Effect of Blood Glucose Concentrations on Admission in Non-Diabetic Versus Diabetic Patients With First Acute Myocardial Infarction on Short- and Long-Term Mortality (from the MONICA/KORA Augsburg Myocardial Infarction Registry).
Am J Cardiol. 2009 Dec 15;104(12):1607-12
Authors: Beck JA, Meisinger C, Heier M, Kuch B, Hörmann A, Greschik C, Koenig W
The aim of this study was to investigate the association between increased admission glucose in nondiabetic (ND) patients and in patients with type 2 diabetes mellitus (T2DM) with first acute myocardial infarctions (AMIs) and 28-day as well as 1- and 3-year case fatality. The Monitoring Trends and Determinants in Cardiovascular Disease (MONICA)/Cooperative Health Research in the Region of Augsburg (KORA) myocardial infarction registry database in Augsburg, Germany, was used, and 1,631 patients without and 659 patients with T2DM (aged 25 to 74 years) who were admitted from 1998 to 2003 with first AMIs were included. Mortality follow-up was carried out in 2005. ND patients with AMIs with admission glucose >152 mg/dl (top quartile) compared with those in the bottom quartile had an odds ratio of 2.82 (95% confidence interval [CI] 1.30 to 6.12) for death within 28 days after multivariate adjustment; correspondingly, patients with T2DM with admission glucose >278 mg/dl (top quartile) compared with those in the bottom quartile (<152 mg/dl) showed a nonsignificantly increased odds ratio of 1.45 (95% CI 0.64 to 3.31). After the exclusion of patients who died within 28 days, a nonsignificantly increased relative risk (RR) was seen between admission blood glucose and 1-year mortality in ND subjects (RR 2.71, 95% CI 0.90 to 8.15), whereas no increased RR was found in subjects with diabetes (RR 0.99, 95% CI 0.34 to 2.82). After 3 years, there was no increased risk for death in patients with high admission blood glucose levels, neither for ND patients nor for those with T2DM. In conclusion, elevated admission blood glucose is associated with increased short-term mortality risk in patients with AMIs, particularly in ND subjects. These patients constitute a high-risk group needing aggressive, comprehensive polypharmacotherapy.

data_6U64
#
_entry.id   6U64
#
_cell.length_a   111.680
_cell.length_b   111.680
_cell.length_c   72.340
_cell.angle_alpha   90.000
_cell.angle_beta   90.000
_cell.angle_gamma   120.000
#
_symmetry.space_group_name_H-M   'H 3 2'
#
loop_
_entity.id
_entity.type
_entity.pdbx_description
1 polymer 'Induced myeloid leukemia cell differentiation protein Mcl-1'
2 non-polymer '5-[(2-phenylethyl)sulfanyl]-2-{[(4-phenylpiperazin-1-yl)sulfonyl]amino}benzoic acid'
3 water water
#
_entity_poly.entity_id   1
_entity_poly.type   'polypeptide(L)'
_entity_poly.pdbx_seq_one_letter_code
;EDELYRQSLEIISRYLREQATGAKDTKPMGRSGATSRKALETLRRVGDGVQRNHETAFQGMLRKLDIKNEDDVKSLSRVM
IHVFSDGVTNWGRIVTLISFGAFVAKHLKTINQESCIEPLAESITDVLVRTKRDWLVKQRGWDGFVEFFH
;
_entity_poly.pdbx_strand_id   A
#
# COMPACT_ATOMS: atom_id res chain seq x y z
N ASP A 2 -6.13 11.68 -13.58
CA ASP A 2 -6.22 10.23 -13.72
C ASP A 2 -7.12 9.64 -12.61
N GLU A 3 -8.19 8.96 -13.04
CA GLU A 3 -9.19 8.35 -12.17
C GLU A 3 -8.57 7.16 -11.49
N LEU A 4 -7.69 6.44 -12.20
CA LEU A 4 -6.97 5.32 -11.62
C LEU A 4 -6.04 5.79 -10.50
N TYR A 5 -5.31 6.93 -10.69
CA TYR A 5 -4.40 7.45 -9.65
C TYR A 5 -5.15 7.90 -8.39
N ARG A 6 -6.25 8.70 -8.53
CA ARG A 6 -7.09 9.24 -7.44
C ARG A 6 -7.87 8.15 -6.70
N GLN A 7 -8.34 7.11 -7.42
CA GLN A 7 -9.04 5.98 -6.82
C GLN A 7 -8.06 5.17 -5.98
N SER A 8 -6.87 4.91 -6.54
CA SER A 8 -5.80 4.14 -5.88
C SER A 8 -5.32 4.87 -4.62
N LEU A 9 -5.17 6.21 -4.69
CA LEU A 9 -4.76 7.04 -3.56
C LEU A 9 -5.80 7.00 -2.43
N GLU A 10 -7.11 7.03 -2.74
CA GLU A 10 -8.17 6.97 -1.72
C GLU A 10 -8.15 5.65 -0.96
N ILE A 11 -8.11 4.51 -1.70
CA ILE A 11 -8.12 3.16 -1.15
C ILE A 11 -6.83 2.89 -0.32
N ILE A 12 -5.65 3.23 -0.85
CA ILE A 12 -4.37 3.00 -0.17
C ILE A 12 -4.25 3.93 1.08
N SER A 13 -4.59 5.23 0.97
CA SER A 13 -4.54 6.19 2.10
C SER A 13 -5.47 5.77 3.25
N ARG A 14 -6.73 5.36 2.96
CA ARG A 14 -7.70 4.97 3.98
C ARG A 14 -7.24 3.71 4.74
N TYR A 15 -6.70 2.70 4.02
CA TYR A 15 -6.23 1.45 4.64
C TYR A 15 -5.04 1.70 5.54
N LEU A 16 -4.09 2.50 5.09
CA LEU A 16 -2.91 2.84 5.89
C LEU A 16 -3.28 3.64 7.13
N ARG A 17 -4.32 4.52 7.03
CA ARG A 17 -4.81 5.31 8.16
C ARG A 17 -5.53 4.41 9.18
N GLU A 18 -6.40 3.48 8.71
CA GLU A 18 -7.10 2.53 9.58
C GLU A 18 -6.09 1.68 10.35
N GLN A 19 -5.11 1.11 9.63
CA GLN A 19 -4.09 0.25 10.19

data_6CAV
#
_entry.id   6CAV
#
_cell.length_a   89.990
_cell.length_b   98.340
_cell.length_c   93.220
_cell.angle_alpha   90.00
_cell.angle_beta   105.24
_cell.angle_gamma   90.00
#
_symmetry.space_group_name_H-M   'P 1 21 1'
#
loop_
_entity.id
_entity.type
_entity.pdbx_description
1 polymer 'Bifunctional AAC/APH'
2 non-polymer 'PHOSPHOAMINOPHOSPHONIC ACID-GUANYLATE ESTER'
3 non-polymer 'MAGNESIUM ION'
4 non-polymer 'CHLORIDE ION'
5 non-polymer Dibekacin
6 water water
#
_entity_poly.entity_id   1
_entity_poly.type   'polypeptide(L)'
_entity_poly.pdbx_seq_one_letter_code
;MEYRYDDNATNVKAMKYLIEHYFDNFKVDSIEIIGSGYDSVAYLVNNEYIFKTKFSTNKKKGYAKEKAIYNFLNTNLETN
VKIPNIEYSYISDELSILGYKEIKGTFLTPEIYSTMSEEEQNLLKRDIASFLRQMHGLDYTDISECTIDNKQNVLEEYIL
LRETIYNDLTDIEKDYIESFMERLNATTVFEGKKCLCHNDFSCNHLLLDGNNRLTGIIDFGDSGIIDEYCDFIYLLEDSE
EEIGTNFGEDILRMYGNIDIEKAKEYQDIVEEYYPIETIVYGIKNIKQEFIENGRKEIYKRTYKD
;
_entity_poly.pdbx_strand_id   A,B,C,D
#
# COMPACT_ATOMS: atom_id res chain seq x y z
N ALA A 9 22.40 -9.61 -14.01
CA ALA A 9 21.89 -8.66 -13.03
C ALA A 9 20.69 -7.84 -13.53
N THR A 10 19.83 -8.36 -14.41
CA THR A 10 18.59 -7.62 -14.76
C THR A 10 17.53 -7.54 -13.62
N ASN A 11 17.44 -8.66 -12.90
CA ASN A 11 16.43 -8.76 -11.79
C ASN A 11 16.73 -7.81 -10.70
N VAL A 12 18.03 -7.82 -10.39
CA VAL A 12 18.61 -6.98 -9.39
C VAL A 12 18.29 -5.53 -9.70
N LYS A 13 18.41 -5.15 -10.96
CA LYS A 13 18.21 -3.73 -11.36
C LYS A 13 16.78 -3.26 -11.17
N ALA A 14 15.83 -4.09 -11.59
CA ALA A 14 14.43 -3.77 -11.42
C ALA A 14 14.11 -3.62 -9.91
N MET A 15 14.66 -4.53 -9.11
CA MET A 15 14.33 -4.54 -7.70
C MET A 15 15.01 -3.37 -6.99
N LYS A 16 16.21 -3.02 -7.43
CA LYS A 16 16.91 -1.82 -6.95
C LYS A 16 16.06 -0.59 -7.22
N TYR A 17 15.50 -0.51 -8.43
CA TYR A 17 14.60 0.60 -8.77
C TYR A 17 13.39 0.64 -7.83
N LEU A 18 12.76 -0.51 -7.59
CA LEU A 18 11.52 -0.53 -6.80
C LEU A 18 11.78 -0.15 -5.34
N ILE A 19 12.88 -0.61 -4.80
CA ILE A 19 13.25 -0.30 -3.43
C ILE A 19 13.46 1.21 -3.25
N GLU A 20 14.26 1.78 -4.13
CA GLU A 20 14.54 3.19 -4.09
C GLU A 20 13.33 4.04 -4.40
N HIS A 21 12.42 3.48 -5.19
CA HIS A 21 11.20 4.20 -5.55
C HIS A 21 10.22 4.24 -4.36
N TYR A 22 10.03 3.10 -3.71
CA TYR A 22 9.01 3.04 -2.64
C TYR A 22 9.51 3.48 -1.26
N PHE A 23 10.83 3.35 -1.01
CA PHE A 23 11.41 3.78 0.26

PMID: 19962462 [PubMed - in process]